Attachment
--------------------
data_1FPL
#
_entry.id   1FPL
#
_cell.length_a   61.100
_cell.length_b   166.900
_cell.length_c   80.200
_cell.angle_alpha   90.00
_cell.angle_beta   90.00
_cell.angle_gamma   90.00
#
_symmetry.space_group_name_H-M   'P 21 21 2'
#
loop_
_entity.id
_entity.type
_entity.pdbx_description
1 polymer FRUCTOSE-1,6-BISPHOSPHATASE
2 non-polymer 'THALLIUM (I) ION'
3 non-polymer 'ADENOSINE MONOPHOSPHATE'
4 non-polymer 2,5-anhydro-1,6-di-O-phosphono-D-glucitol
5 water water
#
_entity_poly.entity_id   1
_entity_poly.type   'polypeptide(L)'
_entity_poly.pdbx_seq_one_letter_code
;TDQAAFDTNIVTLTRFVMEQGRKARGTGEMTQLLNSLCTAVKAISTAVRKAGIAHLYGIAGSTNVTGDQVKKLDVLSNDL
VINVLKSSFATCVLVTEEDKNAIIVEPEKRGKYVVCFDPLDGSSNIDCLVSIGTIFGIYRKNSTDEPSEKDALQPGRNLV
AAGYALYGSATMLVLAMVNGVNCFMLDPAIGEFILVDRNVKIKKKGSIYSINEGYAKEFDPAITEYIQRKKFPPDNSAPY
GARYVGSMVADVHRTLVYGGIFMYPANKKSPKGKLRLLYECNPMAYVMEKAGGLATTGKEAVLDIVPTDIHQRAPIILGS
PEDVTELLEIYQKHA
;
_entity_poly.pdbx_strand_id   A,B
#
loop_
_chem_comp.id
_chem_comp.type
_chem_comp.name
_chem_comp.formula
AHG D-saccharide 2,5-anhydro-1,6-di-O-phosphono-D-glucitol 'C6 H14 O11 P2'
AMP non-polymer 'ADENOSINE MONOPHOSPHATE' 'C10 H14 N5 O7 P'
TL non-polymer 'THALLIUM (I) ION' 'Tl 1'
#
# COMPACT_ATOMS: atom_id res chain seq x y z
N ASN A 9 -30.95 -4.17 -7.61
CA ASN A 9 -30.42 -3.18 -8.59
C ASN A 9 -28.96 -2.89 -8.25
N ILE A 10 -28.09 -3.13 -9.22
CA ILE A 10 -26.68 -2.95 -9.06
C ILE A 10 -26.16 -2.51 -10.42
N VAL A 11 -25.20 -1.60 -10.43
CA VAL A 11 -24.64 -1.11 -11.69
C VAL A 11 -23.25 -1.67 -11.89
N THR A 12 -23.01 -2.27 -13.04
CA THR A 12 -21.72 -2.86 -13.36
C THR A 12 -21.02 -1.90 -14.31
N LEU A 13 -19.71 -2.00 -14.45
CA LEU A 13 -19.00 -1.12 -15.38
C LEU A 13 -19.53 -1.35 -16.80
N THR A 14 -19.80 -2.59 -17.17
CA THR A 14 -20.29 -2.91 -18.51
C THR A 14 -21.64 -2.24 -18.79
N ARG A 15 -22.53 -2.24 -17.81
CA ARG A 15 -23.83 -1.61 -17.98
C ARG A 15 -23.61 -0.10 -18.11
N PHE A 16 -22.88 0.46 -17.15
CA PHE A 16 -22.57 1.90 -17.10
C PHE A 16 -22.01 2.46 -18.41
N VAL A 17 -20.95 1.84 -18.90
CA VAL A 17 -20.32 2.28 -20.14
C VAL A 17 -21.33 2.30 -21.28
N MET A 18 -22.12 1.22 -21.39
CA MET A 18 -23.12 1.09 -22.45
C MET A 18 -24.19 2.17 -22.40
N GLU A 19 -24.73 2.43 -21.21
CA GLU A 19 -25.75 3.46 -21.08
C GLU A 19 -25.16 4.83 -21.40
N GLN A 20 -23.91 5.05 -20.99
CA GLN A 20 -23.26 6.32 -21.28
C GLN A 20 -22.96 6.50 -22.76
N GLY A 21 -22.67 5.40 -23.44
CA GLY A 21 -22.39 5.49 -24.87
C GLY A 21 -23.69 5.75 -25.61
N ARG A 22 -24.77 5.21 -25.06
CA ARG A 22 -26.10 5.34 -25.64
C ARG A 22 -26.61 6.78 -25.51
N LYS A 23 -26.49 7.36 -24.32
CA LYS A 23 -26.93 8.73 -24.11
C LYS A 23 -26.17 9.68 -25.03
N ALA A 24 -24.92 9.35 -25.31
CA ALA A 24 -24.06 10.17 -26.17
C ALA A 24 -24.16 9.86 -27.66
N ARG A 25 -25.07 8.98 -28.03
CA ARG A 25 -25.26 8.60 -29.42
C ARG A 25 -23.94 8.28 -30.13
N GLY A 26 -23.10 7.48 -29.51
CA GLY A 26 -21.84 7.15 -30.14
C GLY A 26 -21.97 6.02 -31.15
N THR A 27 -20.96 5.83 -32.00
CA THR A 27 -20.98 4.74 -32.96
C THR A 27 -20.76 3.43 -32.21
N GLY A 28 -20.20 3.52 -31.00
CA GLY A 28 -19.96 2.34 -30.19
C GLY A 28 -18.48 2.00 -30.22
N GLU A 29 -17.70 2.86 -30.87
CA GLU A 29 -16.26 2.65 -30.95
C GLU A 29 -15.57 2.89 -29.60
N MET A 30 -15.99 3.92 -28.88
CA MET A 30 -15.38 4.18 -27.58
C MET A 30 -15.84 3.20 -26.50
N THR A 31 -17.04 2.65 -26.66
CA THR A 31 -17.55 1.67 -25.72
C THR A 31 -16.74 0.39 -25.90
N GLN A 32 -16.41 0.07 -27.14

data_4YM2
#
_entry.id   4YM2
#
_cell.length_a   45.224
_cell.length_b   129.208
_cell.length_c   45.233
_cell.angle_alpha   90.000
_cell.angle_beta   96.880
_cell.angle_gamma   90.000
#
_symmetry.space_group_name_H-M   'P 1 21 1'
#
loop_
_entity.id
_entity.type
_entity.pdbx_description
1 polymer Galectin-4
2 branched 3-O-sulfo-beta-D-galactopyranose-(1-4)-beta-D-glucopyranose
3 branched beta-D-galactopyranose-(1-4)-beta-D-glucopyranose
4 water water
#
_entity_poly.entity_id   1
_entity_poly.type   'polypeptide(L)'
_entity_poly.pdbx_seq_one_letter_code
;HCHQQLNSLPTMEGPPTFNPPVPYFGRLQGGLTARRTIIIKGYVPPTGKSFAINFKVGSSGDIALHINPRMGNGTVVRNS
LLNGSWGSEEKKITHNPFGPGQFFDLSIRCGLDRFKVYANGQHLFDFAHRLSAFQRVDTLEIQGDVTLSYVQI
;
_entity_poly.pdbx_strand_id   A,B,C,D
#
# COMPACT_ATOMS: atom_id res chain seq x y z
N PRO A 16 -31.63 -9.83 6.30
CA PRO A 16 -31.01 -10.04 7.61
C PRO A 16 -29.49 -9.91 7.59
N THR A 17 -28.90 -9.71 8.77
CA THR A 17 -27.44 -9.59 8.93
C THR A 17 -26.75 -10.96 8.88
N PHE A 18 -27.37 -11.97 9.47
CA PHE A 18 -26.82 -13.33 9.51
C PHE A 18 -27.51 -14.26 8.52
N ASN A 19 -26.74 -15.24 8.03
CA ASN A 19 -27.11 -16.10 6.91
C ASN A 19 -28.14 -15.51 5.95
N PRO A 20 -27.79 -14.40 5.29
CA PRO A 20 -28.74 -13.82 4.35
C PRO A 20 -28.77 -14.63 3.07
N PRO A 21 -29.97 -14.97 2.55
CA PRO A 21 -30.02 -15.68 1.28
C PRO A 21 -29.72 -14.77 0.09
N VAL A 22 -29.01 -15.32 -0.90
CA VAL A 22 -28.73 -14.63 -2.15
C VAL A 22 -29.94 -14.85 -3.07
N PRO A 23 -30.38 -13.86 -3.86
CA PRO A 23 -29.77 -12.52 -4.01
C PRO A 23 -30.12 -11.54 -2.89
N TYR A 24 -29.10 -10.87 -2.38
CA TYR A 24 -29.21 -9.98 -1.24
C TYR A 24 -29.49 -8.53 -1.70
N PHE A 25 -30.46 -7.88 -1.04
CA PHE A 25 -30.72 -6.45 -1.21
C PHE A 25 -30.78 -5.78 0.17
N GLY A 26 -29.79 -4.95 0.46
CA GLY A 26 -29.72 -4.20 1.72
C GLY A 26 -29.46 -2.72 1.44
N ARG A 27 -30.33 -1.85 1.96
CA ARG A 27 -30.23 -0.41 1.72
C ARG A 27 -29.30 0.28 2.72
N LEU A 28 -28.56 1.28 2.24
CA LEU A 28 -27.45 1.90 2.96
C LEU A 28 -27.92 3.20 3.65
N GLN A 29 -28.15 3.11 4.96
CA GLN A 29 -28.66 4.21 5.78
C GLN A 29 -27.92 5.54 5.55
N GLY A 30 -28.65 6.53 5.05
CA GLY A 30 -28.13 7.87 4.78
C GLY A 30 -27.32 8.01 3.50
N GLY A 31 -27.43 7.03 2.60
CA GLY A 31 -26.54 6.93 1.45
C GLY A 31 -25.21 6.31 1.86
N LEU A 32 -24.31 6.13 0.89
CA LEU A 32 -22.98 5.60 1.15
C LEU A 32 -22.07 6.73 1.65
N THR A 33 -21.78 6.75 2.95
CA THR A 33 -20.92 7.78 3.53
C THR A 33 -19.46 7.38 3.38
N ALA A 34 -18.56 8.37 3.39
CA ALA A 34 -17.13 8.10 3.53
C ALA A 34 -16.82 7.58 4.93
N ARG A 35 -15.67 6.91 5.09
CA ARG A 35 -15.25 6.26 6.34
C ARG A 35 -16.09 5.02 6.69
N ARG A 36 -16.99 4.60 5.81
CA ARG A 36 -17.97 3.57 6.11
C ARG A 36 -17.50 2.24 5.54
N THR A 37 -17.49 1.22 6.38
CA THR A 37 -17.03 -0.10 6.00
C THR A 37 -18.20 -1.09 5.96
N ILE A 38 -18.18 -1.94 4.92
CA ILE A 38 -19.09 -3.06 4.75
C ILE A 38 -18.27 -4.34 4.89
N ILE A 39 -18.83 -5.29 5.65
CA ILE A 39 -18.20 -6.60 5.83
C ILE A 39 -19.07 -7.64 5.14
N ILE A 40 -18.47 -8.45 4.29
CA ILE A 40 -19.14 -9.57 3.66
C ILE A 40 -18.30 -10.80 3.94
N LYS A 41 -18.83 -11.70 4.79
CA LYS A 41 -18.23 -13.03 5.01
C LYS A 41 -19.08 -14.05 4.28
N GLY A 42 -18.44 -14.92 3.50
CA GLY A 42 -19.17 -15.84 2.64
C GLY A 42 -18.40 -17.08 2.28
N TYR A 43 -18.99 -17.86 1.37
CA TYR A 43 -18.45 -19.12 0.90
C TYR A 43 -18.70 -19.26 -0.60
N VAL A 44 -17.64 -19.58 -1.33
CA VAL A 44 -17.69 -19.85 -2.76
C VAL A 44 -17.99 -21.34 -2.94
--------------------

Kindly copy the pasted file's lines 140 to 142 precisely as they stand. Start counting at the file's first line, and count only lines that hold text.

;HCHQQLNSLPTMEGPPTFNPPVPYFGRLQGGLTARRTIIIKGYVPPTGKSFAINFKVGSSGDIALHINPRMGNGTVVRNS
LLNGSWGSEEKKITHNPFGPGQFFDLSIRCGLDRFKVYANGQHLFDFAHRLSAFQRVDTLEIQGDVTLSYVQI
;